mgravell (64) [Avatar] Offline
#1
[from "ch7" version]

§5.5.7
> (guidelines)
I was going to say that it might not be immediately obvious that the "escape" bullet includes passing the delegate onwards - in particular to ISynchronizeInvoke.BeginInvoke; this doesn't return the delegate nor start a thread, but can cause mahyem if the delegate updates variables... but it may be beyond the scope of the book (not really a /language/ feature...)?

§6.2.2
> so much as the timing.
Is it realling "timing"? or just sequence of events?

§6
> (other uses)
just an aside; one use if iterators that I find quite useful is for creating data pipelines... you can craft a simple method that connects to a database using i.e. IDataReader, and yields each completed row (as an entity). This allows a higher layer (with no knowledge of the back-end) to consume the same DAL methods to either build an in-memory model simple by new List<T>(feed), or to loop over the data more efficiently (perhaps streaming to a file or response) using foreach. Very versatile. The iterators finally block would deal with closing down the connection etc. Of course, maybe LINQ reduces the beneift of this slightly.

§6.4
> Concurrency and Coordination Runtime
A mental prompt; cheers. That is what I was referring to in my §3.5.3 feedback ("Perhaps a future version .NET will have such facilities."). The Dispatcher/DispatcherQueue classes do (as far as I can tell) precisely this.

Only a few pages left; very much looking forward to the next MEAP drop ;-p

Regards,

Marc
jon.skeet (448) [Avatar] Offline
#2
Re: §5.5.7 thru §7.1.2
> [from "ch7" version]
>
> §5.5.7
> > (guidelines)
> I was going to say that it might not be immediately
> obvious that the "escape" bullet includes passing the
> delegate onwards - in particular to
> ISynchronizeInvoke.BeginInvoke; this doesn't return
> the delegate nor start a thread, but can cause mahyem
> if the delegate updates variables... but it may be
> beyond the scope of the book (not really a /language/
> feature...)?

Mmm... I think so. I think I'd rather stay clear on the fundamentals than go into too many details.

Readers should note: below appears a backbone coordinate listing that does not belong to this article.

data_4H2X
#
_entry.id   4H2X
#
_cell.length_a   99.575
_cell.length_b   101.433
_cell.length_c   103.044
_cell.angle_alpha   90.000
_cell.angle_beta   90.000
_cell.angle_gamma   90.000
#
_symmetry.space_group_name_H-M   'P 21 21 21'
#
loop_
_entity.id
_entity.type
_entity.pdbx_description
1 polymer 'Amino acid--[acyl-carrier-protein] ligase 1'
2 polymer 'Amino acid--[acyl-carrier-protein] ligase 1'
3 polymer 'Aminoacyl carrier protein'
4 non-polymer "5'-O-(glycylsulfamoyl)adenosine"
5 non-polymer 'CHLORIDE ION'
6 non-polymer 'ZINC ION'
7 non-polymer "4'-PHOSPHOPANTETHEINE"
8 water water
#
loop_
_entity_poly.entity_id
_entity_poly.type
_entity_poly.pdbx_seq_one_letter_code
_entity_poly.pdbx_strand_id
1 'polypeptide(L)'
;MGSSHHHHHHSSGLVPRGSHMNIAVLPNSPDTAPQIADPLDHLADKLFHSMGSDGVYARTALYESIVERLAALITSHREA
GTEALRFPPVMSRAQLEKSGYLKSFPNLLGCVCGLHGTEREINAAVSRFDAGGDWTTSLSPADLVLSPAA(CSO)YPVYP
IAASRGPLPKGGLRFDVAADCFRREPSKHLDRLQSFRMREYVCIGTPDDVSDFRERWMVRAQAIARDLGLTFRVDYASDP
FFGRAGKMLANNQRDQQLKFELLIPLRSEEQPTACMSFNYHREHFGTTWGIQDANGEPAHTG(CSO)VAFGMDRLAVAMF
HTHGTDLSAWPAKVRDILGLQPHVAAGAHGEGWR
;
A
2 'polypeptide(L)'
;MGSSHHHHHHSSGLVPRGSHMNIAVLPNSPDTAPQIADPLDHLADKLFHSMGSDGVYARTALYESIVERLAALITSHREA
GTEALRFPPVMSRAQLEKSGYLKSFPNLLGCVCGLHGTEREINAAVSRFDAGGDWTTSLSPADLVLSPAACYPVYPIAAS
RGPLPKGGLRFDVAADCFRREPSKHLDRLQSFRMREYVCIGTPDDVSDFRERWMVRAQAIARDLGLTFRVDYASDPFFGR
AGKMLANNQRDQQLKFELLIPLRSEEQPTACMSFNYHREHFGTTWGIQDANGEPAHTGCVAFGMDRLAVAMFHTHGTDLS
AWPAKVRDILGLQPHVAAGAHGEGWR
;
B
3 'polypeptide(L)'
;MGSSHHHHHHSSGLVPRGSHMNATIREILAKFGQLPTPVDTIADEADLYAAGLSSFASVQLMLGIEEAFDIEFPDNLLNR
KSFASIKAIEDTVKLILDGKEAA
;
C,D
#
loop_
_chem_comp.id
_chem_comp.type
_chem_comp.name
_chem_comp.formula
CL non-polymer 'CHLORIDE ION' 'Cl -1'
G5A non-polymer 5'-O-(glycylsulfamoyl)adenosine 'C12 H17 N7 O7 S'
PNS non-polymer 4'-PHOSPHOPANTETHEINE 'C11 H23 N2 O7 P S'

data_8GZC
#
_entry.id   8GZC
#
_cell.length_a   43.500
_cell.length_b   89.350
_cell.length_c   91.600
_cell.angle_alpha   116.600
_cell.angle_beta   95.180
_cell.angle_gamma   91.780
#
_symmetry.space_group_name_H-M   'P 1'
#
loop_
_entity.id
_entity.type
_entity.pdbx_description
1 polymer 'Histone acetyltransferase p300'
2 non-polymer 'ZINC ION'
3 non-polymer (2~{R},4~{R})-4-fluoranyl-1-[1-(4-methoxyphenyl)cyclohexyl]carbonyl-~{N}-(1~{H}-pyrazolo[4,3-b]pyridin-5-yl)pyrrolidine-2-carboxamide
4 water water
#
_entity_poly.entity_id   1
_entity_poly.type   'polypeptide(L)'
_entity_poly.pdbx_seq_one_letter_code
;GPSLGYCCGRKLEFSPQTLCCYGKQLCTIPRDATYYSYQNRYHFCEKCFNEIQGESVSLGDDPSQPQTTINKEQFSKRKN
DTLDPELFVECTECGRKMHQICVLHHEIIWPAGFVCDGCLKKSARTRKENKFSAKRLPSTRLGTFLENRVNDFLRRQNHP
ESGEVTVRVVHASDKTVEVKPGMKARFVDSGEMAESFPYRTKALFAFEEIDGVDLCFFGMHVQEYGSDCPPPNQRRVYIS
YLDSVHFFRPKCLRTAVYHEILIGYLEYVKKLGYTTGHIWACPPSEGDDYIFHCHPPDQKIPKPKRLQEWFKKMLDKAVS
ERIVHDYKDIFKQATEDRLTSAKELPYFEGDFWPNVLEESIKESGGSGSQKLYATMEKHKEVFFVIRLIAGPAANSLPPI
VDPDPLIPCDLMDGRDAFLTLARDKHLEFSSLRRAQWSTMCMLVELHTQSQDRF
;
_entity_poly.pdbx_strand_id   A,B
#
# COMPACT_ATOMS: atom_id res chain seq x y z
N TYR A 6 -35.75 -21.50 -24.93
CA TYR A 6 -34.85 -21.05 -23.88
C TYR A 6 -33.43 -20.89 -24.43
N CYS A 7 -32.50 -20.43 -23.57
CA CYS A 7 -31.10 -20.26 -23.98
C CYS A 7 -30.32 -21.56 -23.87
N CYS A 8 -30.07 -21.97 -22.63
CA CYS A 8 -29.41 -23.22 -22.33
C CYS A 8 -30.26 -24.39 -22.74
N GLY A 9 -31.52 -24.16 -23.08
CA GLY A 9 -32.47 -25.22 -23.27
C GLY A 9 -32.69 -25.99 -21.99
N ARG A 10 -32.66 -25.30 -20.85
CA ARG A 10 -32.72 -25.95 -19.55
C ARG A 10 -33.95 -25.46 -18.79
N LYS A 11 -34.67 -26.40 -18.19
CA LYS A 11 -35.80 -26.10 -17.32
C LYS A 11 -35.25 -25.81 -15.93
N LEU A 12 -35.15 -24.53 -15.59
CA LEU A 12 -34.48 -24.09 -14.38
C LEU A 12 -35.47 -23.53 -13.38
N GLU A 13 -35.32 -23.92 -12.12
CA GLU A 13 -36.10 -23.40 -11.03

> §6.2.2
> > so much as the timing.
> Is it realling "timing"? or just sequence of events?

Sequence of events is exactly the right phrase - except that it's confusing when we're talking about a sequence of numbers. I've modified it to "so much as the flow of the code" (with flow italicised). Does that make sense?

> §6
> > (other uses)
> just an aside; one use if iterators that I find quite
> useful is for creating data pipelines... you can
> craft a simple method that connects to a database
> using i.e. IDataReader, and yields each completed row
> (as an entity). This allows a higher layer (with no
> knowledge of the back-end) to consume the same DAL
> methods to either build an in-memory model simple by
> new List<T>(feed), or to loop over the data more
> efficiently (perhaps streaming to a file or response)
> using foreach. Very versatile. The iterators finally
> block would deal with closing down the connection
> etc. Of course, maybe LINQ reduces the beneift of
> this slightly.

Well, LINQ *is* a data pipeline effectively smilie I'll make a note and see if I can fit something in.

> §6.4
> > Concurrency and Coordination Runtime
> A mental prompt; cheers. That is what I was referring
> to in my §3.5.3 feedback ("Perhaps a future version
> .NET will have such facilities."smilie. The
> Dispatcher/DispatcherQueue classes do (as far as I
> can tell) precisely this.

I certainly wrote chapter 3 before ParallelFX was announced. I'm not sure whether it's worth mentioning there or not... (I don't think that CCR itself is going to be prominent, but hopefully most of it will be part of ParallelFX.)

> Only a few pages left; very much looking forward to
> the next MEAP drop ;-p

Cool - glad you're enjoying it, and thanks for all your work!

Jon
mgravell (64) [Avatar] Offline
#3
Re: §5.5.7 thru §7.1.2
> I'd rather stay clear on the fundamentals
Probably best. Would only add confusion ;-p

> so much as the flow of the code
It is clearer to me; I don't know if I'm just being picky - please do say if I'm hampering!

> Well, LINQ *is* a data pipeline effectively
Yes, I'm realizing the similarity now in fact; off topic, but having finished the ch7 drop I'm trying spend some time extending my LINQ work (have only really played with a few object expressions) - and it is very similar to this approach, so I imagine that the later chapters will cover all this beautifully!

> ParallelFX
I will add that to my list of things to read into...
jon.skeet (448) [Avatar] Offline
#4
Re: §5.5.7 thru §7.1.2
> > I'd rather stay clear on the fundamentals
> Probably best. Would only add confusion ;-p

Goodo.

> > so much as the flow of the code
> It is clearer to me; I don't know if I'm just being
> picky - please do say if I'm hampering!

"Too picky" is an oxymoron at this point smilie

> > Well, LINQ *is* a data pipeline effectively
> Yes, I'm realizing the similarity now in fact; off
> topic, but having finished the ch7 drop I'm trying
> spend some time extending my LINQ work (have only
> really played with a few object expressions) - and it
> is very similar to this approach, so I imagine that
> the later chapters will cover all this beautifully!

Well, they'll cover pipelines - but mentioning that iterator blocks can be a good LINQ data source wouldn't go amiss.

> > ParallelFX
> I will add that to my list of things to read into...

smilie There's not a lot to know at the moment - I'm waiting for a CTP to drop so I can put some actual code together.

Jon